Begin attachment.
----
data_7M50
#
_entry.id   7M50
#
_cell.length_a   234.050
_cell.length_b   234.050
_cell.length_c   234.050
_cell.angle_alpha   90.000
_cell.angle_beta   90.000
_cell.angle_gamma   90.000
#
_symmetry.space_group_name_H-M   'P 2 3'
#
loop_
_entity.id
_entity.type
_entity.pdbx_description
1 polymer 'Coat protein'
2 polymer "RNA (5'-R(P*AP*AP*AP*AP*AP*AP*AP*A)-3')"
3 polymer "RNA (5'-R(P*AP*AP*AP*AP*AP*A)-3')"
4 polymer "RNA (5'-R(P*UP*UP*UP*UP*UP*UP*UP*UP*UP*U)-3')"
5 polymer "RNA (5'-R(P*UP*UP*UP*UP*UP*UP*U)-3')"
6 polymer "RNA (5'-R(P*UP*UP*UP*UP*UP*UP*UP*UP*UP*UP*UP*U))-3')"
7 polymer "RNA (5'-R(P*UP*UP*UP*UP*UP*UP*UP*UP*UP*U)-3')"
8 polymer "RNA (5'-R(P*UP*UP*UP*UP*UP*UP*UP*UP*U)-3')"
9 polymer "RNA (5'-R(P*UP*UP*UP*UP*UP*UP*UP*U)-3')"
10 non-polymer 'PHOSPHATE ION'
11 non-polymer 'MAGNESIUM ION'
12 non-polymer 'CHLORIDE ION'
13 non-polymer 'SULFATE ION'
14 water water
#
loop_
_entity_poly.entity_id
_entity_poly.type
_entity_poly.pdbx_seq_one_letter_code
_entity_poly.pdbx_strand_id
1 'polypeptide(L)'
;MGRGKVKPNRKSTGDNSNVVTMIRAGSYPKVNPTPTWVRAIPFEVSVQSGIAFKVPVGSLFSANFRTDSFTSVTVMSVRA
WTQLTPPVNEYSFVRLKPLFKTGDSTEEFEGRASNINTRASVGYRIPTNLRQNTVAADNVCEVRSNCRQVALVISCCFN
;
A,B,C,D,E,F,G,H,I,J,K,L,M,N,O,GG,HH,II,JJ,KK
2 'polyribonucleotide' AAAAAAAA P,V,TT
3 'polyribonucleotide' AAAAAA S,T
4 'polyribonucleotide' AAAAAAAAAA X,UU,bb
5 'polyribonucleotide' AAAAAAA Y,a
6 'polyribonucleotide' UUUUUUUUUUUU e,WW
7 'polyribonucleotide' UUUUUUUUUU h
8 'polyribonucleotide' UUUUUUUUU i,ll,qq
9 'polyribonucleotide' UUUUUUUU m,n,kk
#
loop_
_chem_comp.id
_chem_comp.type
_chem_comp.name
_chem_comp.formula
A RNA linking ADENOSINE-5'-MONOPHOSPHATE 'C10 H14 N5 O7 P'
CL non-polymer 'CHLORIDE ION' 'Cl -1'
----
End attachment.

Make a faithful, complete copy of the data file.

data_7M50
#
_entry.id   7M50
#
_cell.length_a   234.050
_cell.length_b   234.050
_cell.length_c   234.050
_cell.angle_alpha   90.000
_cell.angle_beta   90.000
_cell.angle_gamma   90.000
#
_symmetry.space_group_name_H-M   'P 2 3'
#
loop_
_entity.id
_entity.type
_entity.pdbx_description
1 polymer 'Coat protein'
2 polymer "RNA (5'-R(P*AP*AP*AP*AP*AP*AP*AP*A)-3')"
3 polymer "RNA (5'-R(P*AP*AP*AP*AP*AP*A)-3')"
4 polymer "RNA (5'-R(P*UP*UP*UP*UP*UP*UP*UP*UP*UP*U)-3')"
5 polymer "RNA (5'-R(P*UP*UP*UP*UP*UP*UP*U)-3')"
6 polymer "RNA (5'-R(P*UP*UP*UP*UP*UP*UP*UP*UP*UP*UP*UP*U))-3')"
7 polymer "RNA (5'-R(P*UP*UP*UP*UP*UP*UP*UP*UP*UP*U)-3')"
8 polymer "RNA (5'-R(P*UP*UP*UP*UP*UP*UP*UP*UP*U)-3')"
9 polymer "RNA (5'-R(P*UP*UP*UP*UP*UP*UP*UP*U)-3')"
10 non-polymer 'PHOSPHATE ION'
11 non-polymer 'MAGNESIUM ION'
12 non-polymer 'CHLORIDE ION'
13 non-polymer 'SULFATE ION'
14 water water
#
loop_
_entity_poly.entity_id
_entity_poly.type
_entity_poly.pdbx_seq_one_letter_code
_entity_poly.pdbx_strand_id
1 'polypeptide(L)'
;MGRGKVKPNRKSTGDNSNVVTMIRAGSYPKVNPTPTWVRAIPFEVSVQSGIAFKVPVGSLFSANFRTDSFTSVTVMSVRA
WTQLTPPVNEYSFVRLKPLFKTGDSTEEFEGRASNINTRASVGYRIPTNLRQNTVAADNVCEVRSNCRQVALVISCCFN
;
A,B,C,D,E,F,G,H,I,J,K,L,M,N,O,GG,HH,II,JJ,KK
2 'polyribonucleotide' AAAAAAAA P,V,TT
3 'polyribonucleotide' AAAAAA S,T
4 'polyribonucleotide' AAAAAAAAAA X,UU,bb
5 'polyribonucleotide' AAAAAAA Y,a
6 'polyribonucleotide' UUUUUUUUUUUU e,WW
7 'polyribonucleotide' UUUUUUUUUU h
8 'polyribonucleotide' UUUUUUUUU i,ll,qq
9 'polyribonucleotide' UUUUUUUU m,n,kk
#
loop_
_chem_comp.id
_chem_comp.type
_chem_comp.name
_chem_comp.formula
A RNA linking ADENOSINE-5'-MONOPHOSPHATE 'C10 H14 N5 O7 P'
CL non-polymer 'CHLORIDE ION' 'Cl -1'